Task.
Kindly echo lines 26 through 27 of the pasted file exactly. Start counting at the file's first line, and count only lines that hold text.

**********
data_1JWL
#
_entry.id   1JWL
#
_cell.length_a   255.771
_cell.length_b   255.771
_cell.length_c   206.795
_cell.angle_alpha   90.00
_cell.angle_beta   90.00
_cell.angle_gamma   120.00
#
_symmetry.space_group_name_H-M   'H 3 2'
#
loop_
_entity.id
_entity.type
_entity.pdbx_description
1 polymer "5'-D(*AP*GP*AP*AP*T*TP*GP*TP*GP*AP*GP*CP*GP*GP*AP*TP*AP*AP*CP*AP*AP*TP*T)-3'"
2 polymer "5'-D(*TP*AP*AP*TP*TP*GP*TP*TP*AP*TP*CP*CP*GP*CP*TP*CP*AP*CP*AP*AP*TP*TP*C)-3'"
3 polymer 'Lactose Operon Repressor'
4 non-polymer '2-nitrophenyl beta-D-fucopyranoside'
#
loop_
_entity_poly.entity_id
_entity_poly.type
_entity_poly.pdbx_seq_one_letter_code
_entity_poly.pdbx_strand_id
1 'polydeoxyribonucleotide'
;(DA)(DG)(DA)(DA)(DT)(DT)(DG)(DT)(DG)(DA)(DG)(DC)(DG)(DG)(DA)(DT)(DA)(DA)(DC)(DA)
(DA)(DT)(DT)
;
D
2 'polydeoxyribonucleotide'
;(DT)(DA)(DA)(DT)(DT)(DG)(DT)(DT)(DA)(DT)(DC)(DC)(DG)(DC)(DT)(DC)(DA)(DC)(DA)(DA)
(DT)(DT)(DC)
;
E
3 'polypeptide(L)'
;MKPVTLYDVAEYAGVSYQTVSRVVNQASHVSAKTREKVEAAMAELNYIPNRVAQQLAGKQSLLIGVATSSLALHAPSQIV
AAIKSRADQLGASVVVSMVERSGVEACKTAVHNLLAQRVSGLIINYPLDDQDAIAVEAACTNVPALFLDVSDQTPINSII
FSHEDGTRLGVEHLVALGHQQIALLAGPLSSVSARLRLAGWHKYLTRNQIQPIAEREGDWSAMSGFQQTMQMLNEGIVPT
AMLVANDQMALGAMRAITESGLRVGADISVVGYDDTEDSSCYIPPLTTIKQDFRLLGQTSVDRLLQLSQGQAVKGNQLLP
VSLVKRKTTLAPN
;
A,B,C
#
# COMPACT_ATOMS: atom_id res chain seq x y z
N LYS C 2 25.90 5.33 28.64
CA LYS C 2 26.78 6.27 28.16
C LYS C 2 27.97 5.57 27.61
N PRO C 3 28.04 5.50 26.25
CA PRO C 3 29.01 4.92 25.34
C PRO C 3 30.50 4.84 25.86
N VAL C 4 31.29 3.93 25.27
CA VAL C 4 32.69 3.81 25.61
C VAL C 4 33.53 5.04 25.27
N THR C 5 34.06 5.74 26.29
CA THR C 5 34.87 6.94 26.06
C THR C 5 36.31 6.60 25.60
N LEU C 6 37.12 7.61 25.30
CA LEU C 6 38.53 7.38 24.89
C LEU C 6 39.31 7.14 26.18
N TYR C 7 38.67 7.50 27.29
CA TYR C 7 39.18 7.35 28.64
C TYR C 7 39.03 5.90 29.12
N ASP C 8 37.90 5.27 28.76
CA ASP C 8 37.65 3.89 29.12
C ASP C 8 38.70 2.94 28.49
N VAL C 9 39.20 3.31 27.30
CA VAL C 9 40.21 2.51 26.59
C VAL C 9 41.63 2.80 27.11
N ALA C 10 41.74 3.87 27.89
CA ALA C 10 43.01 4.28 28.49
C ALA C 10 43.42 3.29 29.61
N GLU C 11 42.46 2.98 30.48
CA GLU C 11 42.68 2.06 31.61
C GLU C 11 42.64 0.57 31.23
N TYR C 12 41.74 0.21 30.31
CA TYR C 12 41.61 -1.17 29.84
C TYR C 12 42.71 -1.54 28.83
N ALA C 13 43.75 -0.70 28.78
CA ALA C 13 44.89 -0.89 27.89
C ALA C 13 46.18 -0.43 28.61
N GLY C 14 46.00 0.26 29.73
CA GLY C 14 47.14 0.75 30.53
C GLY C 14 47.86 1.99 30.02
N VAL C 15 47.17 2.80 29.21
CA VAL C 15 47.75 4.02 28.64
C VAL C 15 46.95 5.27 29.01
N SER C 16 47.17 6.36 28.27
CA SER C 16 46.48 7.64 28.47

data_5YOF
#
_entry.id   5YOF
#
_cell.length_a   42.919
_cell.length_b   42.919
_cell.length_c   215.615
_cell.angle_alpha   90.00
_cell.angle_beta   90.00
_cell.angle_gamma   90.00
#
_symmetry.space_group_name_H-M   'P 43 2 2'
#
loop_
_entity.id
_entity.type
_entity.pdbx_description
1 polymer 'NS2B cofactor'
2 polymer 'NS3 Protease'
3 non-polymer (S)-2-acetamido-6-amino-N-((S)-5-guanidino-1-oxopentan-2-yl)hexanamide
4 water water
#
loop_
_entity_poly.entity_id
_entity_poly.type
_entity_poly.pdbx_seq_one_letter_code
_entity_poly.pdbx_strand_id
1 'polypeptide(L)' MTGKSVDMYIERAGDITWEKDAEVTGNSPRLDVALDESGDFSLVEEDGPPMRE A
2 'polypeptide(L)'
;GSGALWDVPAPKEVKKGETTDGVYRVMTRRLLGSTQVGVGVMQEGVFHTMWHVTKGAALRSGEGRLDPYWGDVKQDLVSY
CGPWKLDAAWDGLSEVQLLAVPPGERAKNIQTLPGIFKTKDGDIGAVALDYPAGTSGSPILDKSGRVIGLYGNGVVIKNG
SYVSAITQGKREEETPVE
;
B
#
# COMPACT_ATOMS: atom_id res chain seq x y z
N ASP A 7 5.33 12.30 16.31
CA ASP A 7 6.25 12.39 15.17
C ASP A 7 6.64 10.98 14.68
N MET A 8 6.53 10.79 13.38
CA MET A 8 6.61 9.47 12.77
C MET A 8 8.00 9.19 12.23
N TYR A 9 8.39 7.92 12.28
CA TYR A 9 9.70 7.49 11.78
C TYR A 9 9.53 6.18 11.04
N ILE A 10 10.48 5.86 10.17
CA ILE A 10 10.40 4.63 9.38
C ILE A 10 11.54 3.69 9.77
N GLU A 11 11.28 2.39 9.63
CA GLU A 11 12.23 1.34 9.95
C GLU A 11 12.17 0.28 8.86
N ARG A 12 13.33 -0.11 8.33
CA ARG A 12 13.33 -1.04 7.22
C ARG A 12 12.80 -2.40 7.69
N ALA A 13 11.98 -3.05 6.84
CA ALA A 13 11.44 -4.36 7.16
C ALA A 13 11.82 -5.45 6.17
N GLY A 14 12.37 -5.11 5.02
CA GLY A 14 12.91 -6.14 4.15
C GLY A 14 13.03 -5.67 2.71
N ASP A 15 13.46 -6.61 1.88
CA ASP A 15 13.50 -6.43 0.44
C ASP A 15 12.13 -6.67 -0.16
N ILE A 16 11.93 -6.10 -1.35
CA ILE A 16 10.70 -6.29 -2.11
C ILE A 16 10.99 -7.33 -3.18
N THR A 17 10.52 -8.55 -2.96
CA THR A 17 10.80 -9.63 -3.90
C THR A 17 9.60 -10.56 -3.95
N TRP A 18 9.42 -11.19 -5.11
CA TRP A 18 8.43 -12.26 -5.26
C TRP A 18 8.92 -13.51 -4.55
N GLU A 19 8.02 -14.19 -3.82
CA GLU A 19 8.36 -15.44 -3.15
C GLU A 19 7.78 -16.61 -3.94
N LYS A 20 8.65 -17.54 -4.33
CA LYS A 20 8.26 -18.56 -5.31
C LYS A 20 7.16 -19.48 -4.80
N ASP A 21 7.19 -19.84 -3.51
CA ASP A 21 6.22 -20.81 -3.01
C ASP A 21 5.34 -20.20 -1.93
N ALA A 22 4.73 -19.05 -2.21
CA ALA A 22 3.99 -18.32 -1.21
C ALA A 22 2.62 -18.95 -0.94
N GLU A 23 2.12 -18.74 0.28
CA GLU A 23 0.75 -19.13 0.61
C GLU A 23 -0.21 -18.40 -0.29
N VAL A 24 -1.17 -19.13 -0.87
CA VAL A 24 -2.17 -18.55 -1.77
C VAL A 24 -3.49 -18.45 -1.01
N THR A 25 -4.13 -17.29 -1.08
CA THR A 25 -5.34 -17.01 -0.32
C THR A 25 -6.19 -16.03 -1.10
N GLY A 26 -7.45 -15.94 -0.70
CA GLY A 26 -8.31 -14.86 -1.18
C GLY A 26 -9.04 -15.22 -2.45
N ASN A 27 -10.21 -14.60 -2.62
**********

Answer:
_entity_poly.pdbx_seq_one_letter_code
_entity_poly.pdbx_strand_id